Nanostructures Imaged With Sound Waves
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The potential of an ultrafast form of transmission electron microscopy to measure sound waves in nanostructures has been demonstrated by three RIKEN physicists. This could help realize a high-resolution imaging method that uses ultrahigh-frequency sound waves to image structures that are nanometers in size.
Ultrasound is routinely used in clinics and hospitals to image internal organs and babies in the womb. The sound waves used are usually a few millimeters in wavelength, and so they can image structures down to that level.
While such a resolution is fine for medical imaging, physicists would like to use sound waves to image structures in materials that are a few nanometers in size.
“If we can use sound waves that have wavelengths of about 100 nanometers or so, we can use them for inspecting materials, such as finding defects,” explains Asuka Nakamura of the RIKEN Center for Emergent Matter Science (CEMS). “But the sensitivity to small defects really depends on the wavelength.”
This requires generating and detecting sound waves that have much smaller wavelengths (and hence higher frequencies). Creating such high-frequency sound waves is relatively easy—ultrashort laser pulses have been used to generate them in metals and semiconductors for several decades. But detecting them is much more challenging since it requires developing detectors capable of achieving a resolution of nanometers in space and picoseconds in time.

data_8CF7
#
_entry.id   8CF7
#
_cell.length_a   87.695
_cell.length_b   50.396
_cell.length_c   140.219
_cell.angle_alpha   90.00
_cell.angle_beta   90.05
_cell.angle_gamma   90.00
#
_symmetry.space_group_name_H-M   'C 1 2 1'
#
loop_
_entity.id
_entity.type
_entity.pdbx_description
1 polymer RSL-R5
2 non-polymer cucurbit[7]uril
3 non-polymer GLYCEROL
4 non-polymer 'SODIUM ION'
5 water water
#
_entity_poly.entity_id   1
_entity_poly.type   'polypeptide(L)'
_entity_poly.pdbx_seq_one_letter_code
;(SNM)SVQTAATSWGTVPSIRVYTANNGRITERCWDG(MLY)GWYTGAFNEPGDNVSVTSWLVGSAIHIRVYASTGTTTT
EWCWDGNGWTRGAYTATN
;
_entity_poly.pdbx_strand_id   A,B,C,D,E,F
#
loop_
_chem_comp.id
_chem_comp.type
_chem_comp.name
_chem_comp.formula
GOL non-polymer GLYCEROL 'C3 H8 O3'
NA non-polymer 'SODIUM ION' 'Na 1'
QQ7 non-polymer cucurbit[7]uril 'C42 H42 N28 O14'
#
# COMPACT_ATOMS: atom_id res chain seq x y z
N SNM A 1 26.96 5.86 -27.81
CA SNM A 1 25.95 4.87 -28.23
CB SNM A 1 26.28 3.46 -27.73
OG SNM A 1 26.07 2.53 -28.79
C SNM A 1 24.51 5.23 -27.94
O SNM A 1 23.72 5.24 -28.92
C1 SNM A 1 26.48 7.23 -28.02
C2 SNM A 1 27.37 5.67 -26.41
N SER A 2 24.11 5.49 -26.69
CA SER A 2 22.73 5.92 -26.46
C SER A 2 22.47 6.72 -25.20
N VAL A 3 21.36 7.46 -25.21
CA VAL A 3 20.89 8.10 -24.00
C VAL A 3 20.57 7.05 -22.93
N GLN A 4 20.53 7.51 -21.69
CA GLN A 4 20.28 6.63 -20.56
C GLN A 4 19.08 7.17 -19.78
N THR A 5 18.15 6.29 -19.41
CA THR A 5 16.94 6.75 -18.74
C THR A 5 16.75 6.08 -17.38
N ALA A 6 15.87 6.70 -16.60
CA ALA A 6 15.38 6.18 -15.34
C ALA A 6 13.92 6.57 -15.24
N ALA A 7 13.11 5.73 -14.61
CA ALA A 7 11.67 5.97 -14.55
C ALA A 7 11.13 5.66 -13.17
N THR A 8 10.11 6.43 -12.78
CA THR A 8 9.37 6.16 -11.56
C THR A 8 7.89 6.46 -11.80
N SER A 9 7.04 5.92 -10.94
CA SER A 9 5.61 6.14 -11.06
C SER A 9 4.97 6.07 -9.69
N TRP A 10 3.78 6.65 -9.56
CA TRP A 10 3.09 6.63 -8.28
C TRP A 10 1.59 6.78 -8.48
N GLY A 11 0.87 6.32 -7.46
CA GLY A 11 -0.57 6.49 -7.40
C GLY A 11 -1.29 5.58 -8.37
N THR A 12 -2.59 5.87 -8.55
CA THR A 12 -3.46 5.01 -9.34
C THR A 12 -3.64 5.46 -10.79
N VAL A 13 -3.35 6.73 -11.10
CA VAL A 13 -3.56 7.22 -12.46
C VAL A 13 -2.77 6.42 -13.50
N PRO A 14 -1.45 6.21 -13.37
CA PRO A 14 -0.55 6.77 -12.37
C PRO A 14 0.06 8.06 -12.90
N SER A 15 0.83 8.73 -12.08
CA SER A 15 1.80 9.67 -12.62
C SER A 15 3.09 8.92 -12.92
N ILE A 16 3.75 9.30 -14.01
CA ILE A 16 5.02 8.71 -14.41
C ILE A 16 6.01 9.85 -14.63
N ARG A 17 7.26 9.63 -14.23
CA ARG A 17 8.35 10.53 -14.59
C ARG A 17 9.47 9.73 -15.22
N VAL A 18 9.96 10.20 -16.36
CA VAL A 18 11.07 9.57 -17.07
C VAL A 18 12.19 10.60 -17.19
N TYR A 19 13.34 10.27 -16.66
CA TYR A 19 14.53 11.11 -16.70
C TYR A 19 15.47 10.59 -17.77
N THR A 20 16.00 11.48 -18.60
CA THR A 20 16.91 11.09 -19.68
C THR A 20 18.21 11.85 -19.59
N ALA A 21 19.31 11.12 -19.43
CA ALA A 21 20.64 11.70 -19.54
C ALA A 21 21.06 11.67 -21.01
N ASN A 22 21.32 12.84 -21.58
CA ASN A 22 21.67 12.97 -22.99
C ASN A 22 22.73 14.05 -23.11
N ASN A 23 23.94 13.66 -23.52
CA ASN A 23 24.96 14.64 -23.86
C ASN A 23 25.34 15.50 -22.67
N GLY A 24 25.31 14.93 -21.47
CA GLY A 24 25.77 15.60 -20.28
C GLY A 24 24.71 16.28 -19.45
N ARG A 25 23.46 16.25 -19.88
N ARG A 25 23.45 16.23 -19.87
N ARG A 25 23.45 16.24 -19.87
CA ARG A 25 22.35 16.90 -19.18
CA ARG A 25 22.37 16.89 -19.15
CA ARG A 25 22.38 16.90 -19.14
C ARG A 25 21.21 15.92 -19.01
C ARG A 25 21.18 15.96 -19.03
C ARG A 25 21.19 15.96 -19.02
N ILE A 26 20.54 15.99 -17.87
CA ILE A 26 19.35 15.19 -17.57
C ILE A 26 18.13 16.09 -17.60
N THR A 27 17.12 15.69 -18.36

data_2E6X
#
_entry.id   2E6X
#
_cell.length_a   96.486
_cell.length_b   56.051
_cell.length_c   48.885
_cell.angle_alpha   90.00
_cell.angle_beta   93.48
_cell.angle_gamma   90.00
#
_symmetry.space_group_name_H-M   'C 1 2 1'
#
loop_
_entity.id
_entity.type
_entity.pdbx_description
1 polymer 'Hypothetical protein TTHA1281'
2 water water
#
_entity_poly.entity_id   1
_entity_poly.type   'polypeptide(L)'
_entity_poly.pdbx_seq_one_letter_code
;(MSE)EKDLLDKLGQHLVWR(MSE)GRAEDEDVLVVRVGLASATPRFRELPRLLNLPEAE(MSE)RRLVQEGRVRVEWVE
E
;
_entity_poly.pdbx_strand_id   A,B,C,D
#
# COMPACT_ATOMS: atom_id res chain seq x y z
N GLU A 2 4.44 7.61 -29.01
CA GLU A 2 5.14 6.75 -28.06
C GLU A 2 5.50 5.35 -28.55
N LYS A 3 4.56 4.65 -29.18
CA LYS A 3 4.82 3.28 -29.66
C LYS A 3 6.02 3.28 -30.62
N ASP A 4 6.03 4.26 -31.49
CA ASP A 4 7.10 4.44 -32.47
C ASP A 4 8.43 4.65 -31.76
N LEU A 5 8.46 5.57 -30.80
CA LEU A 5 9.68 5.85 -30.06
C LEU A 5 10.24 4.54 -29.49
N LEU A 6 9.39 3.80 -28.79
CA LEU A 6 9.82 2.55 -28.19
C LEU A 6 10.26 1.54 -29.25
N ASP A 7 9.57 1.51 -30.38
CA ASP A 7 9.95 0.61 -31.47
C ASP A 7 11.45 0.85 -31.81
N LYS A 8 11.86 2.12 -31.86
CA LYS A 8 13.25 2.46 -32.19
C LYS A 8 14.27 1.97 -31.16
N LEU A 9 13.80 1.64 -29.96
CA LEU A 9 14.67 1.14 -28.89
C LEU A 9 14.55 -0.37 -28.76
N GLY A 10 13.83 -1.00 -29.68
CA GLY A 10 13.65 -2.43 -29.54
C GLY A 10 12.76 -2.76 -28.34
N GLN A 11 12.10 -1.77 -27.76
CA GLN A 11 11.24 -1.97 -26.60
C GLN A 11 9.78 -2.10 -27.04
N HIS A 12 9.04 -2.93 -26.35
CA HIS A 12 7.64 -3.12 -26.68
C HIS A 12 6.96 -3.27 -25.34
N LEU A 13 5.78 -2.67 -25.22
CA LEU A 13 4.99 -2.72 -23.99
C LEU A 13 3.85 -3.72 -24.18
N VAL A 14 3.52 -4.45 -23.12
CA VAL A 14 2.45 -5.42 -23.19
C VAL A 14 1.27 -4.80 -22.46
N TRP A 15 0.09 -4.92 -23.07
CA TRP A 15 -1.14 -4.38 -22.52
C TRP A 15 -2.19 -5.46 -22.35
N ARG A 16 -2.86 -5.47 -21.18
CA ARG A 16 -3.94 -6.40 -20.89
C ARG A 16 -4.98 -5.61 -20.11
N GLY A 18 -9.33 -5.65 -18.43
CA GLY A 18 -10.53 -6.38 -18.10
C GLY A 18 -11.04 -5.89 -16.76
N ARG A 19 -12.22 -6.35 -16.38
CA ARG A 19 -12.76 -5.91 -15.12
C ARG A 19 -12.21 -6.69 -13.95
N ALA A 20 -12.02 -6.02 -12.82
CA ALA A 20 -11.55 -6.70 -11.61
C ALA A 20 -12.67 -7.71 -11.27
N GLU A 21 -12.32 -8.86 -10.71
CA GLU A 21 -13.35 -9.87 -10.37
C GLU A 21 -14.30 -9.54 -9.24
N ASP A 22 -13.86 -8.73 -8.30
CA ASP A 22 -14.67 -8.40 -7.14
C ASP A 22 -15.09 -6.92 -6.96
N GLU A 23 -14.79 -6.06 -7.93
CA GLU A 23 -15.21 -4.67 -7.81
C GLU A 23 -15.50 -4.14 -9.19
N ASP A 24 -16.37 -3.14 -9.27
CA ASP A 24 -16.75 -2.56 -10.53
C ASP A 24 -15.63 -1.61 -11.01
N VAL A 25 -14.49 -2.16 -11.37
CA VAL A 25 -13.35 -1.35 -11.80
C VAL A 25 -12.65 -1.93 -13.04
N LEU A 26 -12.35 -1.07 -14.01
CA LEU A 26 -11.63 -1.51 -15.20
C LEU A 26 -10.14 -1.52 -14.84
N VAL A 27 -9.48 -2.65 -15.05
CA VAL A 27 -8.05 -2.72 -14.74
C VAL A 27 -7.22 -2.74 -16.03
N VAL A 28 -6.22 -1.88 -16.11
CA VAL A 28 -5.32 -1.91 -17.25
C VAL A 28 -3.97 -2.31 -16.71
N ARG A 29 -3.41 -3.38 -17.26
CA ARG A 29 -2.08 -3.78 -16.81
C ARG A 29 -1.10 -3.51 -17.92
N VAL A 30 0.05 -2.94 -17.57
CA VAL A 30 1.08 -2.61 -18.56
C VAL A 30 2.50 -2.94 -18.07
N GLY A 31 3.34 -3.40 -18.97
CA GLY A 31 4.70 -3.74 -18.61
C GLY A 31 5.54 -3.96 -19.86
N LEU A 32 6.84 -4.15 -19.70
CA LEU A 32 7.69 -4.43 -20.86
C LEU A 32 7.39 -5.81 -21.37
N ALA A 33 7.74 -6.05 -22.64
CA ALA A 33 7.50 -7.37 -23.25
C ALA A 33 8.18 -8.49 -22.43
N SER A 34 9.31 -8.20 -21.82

Now, Nakamura, along with CEM colleagues Takahiro Shimojima and Kyoko Ishizaka, have demonstrated the potential of a special type of electron microscope for imaging such ultrahigh-frequency sound waves.
Specifically, they used an ultrafast transmission electron microscope (UTEM) to detect sound waves generated by a 200-nanometer hole in the center of an ultrathin silicon plate. A UTEM uses two laser beams with a slight delay between them (Fig. 1). One beam illuminates the sample, while the other generates an ultrashort pulse of electrons in the microscope. This setup enables very short timescales to be resolved.
When the trio simulated the waves theoretically and compared the simulations with experimentally obtained images, they found good agreement.
The quality of the images exceeded the team’s expectations, allowing them to perform Fourier-transform analysis—a commonly used mathematical analytic technique—on the images. “Before performing these experiments, we didn’t intend to characterize the sound waves,” says Nakamura. “But after taking the data, we noticed they were very beautiful, and we could apply Fourier transformation. That was surprising for me.”
The researchers now intend to investigate ultrafast structural and magnetic dynamics in solids induced by such nanometric sound waves using UTEM.
Reference: Nakamura A, Shimojima T, Ishizaka K. Characterizing an Optically Induced Sub-micrometer Gigahertz Acoustic Wave in a Silicon Thin Plate. Nano Lett. 2023;23(7):2490-2495. doi:10.1021/acs.nanolett.2c03938
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